Want to Get Your Best Brows? Sugaring Is the New Waxing

We’re really not sure how no one has spread the word on this yet.

Hair removal: the ultimate love-hate relationship. Smooth skin feels and looks great of course, but the process of getting there is another story. And because of the sensitivity of the brow area, eyebrow upkeep can be even worse, but there are some real benefits to adding brow shaping into your bridal beauty routine.

Your brows frame your face, and when shaped strategically they’ll become your biggest ally when it comes to highlighting natural features like bone structure. You can go the at-home tweezing route, but we recommend going to a beauty pro at least once to get their expert opinion on how to shape your brows to best complement your face. (They can explain where the front of your brow should start, where your arch should be and where the tail should end.)

Before you stop reading in anticipation of the “W” word, hold up: We’re about to school you on sugaring, not waxing. It’s a waxing method that’s totally under the radar. “It's the gentlest, most natural hair removal procedure on the market,” says browologist Hibba Kapil, founder of Hibba Beauty in New York City. “Sugar paste contains no chemicals or resins, it’s hypoallergenic and safe for all skin types. Diabetics, those with eczema, spider or varicose veins, and those prone to breakouts and ingrown hairs after waxing will benefit from sugaring.”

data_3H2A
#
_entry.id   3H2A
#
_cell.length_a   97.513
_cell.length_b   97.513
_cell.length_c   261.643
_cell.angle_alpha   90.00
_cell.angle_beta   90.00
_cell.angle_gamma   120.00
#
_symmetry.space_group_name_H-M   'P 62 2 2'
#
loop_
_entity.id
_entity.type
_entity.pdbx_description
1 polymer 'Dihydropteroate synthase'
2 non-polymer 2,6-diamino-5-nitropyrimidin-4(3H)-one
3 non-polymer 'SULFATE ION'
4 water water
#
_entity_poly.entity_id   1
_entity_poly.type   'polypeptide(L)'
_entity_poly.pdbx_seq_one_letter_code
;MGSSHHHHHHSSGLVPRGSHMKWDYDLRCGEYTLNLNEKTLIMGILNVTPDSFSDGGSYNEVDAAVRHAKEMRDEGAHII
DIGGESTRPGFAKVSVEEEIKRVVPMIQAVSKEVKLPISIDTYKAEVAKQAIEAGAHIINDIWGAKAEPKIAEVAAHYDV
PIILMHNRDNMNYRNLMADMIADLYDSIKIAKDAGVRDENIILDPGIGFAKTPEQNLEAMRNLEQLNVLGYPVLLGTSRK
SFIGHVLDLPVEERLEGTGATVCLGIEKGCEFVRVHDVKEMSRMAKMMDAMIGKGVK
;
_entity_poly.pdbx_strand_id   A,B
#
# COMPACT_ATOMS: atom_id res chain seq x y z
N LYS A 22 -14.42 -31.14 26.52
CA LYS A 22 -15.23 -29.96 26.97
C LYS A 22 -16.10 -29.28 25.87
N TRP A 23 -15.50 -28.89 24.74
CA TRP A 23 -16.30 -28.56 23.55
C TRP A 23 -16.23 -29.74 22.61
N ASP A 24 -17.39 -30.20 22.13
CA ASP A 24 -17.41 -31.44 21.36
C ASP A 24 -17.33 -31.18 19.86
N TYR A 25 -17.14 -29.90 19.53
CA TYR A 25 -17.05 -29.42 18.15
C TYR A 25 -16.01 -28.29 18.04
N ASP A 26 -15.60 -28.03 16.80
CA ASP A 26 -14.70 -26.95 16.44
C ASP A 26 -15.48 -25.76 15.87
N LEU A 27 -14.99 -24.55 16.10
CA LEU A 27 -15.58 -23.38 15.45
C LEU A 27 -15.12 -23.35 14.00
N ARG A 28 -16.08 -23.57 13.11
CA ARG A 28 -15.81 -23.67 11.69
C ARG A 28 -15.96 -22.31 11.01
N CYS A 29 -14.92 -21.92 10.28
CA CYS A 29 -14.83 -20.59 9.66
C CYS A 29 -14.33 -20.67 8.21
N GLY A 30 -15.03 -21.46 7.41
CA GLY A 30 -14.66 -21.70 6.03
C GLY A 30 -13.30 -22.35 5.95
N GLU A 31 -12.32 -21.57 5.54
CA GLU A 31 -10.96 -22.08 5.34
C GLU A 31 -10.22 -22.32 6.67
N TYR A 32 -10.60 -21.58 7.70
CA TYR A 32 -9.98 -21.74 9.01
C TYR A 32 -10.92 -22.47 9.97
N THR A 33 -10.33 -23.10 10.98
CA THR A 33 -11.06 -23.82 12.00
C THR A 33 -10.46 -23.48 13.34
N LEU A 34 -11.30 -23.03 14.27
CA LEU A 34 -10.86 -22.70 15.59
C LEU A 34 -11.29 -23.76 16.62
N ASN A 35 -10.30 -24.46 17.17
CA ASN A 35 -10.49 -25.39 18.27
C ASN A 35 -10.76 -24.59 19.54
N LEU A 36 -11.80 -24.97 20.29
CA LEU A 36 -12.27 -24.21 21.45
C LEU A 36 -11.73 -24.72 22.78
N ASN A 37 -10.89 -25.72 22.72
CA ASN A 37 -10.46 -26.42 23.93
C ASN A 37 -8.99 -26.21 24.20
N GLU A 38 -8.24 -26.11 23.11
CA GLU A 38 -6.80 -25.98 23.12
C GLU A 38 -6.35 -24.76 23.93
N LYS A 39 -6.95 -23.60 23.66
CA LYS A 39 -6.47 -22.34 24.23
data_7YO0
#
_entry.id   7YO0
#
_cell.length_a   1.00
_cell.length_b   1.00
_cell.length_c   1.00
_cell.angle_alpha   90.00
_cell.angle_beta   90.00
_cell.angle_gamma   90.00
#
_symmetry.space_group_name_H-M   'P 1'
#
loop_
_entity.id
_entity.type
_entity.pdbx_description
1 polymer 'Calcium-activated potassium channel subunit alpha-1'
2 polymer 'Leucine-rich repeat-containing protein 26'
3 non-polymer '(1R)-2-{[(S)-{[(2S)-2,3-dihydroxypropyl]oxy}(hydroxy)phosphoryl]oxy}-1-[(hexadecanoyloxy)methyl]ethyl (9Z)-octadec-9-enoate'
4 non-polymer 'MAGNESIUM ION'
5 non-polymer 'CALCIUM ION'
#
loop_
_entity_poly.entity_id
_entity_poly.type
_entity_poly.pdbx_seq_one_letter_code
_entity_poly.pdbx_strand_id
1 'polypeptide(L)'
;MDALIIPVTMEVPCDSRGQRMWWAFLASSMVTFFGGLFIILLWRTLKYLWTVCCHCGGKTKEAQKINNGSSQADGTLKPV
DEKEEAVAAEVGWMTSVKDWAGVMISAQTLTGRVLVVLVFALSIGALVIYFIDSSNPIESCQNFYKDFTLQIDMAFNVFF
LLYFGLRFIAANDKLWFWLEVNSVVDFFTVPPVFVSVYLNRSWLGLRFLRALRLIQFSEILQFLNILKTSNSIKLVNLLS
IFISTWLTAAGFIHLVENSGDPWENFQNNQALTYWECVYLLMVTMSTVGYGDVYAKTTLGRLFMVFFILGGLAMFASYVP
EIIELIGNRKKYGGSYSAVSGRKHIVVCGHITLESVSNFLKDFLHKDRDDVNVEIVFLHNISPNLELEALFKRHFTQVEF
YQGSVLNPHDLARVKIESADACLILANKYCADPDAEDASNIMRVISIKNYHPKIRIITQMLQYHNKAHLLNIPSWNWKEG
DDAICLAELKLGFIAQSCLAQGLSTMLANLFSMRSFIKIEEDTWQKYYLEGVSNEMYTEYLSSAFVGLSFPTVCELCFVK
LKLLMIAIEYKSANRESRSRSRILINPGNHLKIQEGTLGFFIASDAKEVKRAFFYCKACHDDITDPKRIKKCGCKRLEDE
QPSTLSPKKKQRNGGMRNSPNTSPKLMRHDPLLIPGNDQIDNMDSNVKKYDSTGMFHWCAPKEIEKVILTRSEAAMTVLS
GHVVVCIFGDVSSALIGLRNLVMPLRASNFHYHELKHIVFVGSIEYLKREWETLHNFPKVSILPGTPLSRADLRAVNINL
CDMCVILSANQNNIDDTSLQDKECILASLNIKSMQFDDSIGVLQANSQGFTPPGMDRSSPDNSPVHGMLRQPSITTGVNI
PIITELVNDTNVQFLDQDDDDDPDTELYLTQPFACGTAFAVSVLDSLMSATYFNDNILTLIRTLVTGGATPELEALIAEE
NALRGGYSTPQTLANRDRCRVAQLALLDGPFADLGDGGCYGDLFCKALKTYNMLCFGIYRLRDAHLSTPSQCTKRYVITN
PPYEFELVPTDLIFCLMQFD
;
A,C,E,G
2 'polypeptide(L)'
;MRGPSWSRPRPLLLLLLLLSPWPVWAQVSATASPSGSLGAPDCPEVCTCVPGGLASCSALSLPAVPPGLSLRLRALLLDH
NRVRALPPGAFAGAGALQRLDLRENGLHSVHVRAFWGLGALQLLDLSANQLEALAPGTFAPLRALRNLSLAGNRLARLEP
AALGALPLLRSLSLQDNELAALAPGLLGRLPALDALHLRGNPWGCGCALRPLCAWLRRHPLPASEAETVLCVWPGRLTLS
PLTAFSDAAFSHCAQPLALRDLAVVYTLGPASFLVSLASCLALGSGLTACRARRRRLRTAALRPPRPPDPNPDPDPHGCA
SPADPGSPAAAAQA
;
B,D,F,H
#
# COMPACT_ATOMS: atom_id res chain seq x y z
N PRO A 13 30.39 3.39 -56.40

We know what you’re thinking: “There’s been a less painful way of waxing THIS WHOLE TIME and no one told me?” That’s what we thought too. So without any further adieu, here’s the lowdown on sugaring:

The technique originated centuries ago in Egypt and involves a sugar paste that’s made out of all-natural sugar, lemon and water, which takes on a taffy-like feel and appearance. There’s never a risk of burning, marking or having it applied at the wrong temperature. Since it’s water soluble, it’s less messy and doesn't leave behind any residue—but it does leave behind that sweet, sweet smell of sugar.

How does it compare to waxing? Well hair can be removed at less than 1/8th of an inch (waxing requires 1/4th an inch) and the sugar paste removes the hair in the direction of hair growth, which results in less hair breakage and skin irritation. (Wax is applied in the direction of hair growth and removed in the opposite direction.)

Now the real question: Will it still hurt? Yes, probably. Any time hair is being removed from the root it’ll sting a bit. But according to Kapil, most clients say it’s much less painful than waxing.  The two usually cost about the same price, but doesn’t the sound of a sugar wax sound so much nicer than a regular one?

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